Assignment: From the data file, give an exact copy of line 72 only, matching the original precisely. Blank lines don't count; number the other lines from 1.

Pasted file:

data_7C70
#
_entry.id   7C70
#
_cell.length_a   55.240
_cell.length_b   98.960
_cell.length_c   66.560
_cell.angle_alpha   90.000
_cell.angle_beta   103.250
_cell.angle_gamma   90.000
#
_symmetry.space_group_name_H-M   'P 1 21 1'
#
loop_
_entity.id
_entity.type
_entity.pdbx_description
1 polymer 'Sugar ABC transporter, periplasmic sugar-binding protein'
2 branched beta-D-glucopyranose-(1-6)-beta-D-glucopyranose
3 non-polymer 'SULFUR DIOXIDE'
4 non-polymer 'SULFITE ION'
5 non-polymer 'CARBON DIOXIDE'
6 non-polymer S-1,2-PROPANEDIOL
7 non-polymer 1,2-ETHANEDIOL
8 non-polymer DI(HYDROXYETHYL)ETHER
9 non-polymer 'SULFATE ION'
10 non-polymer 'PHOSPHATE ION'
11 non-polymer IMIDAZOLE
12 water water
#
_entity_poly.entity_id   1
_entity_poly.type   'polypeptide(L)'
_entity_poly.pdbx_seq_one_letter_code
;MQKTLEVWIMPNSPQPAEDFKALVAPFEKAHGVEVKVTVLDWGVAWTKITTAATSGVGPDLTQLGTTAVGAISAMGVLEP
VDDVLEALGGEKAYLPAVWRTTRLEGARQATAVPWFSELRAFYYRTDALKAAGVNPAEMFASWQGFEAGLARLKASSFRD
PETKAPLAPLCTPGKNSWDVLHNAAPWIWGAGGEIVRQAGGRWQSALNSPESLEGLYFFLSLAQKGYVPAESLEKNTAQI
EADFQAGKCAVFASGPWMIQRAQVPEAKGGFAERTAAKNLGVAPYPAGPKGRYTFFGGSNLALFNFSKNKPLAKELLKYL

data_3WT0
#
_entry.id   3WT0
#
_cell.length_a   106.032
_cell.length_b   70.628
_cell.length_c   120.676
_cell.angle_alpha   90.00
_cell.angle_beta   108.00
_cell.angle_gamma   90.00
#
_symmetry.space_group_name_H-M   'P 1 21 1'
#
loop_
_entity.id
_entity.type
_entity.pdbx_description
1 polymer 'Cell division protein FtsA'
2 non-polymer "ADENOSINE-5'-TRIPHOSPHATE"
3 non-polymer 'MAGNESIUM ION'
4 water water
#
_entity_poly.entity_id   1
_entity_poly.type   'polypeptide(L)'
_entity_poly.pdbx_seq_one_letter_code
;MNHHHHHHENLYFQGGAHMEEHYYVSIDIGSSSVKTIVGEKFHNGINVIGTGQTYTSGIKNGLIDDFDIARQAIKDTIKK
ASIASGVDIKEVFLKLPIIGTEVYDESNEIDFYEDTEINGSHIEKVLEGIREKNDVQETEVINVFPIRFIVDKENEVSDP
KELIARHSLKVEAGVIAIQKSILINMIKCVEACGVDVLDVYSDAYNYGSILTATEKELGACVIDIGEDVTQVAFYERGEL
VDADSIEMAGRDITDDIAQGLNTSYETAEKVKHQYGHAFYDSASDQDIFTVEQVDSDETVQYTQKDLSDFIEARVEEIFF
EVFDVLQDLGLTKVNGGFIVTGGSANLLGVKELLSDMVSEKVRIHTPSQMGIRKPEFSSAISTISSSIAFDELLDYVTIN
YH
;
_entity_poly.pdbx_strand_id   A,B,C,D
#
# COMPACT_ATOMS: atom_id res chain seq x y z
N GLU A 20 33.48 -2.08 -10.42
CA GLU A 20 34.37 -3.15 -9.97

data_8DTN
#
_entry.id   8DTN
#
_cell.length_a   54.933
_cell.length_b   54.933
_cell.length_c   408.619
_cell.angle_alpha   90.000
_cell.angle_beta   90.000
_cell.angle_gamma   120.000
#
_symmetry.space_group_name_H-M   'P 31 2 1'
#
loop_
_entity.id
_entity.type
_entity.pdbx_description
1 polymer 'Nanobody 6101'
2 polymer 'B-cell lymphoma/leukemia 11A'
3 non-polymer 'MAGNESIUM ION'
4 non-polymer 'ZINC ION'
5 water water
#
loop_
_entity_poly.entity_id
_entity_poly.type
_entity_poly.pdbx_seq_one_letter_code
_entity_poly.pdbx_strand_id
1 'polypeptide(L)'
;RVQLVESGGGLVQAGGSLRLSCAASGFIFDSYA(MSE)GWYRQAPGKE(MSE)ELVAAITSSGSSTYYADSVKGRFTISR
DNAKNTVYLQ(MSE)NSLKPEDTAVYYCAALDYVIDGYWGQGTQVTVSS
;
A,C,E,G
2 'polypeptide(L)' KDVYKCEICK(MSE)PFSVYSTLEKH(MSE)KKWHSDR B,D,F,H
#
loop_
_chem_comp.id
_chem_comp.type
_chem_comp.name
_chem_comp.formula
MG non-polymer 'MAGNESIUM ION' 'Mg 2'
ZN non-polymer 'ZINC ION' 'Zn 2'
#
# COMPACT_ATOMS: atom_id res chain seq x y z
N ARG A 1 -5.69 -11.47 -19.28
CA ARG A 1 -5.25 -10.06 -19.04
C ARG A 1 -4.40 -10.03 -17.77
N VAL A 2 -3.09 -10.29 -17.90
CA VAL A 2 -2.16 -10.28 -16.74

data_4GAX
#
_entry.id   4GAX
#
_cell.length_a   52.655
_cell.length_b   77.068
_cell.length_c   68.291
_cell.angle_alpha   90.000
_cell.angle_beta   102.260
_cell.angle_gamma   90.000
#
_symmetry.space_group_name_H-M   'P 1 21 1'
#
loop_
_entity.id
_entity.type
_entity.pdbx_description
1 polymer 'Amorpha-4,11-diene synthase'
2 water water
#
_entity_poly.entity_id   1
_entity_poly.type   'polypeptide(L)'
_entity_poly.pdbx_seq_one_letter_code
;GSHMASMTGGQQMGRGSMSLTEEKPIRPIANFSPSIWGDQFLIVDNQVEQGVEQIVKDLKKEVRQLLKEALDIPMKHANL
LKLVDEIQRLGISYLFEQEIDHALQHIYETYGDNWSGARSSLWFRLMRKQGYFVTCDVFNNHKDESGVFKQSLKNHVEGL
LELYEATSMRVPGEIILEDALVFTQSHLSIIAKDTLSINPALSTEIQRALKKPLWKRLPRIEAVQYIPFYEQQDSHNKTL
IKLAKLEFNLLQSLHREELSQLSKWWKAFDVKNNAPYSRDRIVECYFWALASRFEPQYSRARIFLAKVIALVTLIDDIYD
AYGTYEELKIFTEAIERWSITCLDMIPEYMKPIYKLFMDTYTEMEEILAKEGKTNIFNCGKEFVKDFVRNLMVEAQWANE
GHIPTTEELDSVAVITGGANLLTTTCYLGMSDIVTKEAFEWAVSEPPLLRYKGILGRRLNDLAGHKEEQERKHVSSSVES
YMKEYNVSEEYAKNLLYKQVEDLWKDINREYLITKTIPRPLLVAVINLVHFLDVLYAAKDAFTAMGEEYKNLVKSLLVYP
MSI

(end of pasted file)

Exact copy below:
# COMPACT_ATOMS: atom_id res chain seq x y z